Prepping for change in business-centric administration

by Steve Krut
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 Liz Boyle
Dr. Liz Boyle (left) of Kansas State Univ. is working at the University Meat Lab in Manhattan, Kansas, on experiments to improve shelf life in processed meats, which will greatly assist smaller procesors.

With a new, more business-centric administration coming on line in Washington, a cross-section survey of those who are part of and interface with the small, independent meat processor community yields discussion of elements that may portend some striking changes ahead in 2017.

For the past five years Mark and Gwen Croghan have operated Chalet Market of Montana in the community of Belgrade, not far from Yellowstone National Park. They describe their area as booming with growth and an unemployment rate of about 3 percent.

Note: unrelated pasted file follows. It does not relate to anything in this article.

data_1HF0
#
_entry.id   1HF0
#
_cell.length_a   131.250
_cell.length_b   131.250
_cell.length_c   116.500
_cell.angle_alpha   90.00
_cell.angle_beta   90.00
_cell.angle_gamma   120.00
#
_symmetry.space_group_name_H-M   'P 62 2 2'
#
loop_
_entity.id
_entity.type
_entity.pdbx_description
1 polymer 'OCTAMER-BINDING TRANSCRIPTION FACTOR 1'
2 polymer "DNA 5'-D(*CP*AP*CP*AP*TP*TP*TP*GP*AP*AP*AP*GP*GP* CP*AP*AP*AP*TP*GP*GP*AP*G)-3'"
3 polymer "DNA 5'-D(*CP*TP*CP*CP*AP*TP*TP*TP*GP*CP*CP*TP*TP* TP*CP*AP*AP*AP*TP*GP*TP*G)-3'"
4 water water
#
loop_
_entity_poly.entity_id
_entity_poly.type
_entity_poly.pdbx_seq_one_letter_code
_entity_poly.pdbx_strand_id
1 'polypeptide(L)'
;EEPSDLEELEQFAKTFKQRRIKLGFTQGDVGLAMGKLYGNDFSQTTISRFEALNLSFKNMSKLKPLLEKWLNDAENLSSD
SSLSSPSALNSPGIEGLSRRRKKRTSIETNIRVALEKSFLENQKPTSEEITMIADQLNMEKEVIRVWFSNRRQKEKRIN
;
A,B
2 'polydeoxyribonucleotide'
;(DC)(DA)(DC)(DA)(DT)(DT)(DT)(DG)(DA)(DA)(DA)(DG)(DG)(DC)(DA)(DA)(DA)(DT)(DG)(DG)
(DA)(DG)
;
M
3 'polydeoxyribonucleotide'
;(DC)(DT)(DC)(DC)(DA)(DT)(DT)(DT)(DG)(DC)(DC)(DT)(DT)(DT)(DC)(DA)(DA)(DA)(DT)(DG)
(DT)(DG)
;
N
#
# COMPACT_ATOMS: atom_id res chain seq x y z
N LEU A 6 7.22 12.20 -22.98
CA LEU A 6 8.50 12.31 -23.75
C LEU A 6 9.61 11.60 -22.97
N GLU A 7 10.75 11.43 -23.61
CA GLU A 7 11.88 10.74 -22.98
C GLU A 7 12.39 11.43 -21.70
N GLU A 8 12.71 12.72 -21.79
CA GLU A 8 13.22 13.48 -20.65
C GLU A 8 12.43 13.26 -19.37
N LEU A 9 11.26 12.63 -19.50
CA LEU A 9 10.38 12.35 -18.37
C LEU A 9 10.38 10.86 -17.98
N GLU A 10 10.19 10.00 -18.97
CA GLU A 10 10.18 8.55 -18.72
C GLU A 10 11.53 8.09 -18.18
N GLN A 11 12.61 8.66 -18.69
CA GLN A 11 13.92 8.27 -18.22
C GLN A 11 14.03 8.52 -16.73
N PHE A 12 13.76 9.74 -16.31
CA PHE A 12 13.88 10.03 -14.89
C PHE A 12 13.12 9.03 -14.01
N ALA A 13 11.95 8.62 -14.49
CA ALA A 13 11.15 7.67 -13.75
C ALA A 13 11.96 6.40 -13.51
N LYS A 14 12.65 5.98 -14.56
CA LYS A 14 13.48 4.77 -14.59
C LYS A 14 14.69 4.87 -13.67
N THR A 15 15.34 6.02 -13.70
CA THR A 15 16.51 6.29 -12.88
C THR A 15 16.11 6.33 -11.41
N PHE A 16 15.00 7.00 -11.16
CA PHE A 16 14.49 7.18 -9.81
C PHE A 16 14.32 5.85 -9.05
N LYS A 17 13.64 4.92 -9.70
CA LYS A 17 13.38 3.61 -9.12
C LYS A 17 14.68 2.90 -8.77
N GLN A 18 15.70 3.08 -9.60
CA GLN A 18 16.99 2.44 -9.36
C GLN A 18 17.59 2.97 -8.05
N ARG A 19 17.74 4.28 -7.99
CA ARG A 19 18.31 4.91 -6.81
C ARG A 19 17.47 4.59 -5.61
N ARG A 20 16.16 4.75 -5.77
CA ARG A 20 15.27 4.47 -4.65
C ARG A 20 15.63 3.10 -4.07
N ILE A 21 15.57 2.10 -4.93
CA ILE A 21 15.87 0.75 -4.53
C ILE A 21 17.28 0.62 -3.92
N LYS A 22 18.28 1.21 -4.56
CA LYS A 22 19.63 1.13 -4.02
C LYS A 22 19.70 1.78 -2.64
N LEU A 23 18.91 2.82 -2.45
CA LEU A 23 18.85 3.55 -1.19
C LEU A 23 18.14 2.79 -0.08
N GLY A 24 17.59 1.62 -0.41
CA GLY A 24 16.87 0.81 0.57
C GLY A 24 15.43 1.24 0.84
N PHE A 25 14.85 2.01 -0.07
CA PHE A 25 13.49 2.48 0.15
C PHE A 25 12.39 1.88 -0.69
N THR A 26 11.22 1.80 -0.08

“While that’s a nice thing to see, it also means we have a tight labor market and have to compete with plenty of businesses who offer high-paying construction jobs,” Gwen explains. “We’ve had the business five years and specialize in elk and bison meats, but they are getting more difficult to find and more expensive. Bison went up about $3 a lb. in the past year, but some of our other meat products like beef and pork have leveled off more recently.

“We operate under federal inspection and that limits our sources of supply in this vast region. If we had state inspection, we would have less of a problem locating locally sourced meats, which are what customers want to buy.”

With only four other employees in their plant in addition to themselves, the Croghans also operate a deli and gift shop and a few satellite retail markets. At one point they were up to 28 employees and with the limited options of Obamacare, decided to discontinue that coverage and downsize a bit and offset the loss of a medical benefit by giving their workers higher wages.

“It’s a very tough labor market,” Gwen continues. “What we need are employees who know how to make sausage and they are a rare find. We would like to expand and add on, but the availability of knowledgeable workers is holding us back.”

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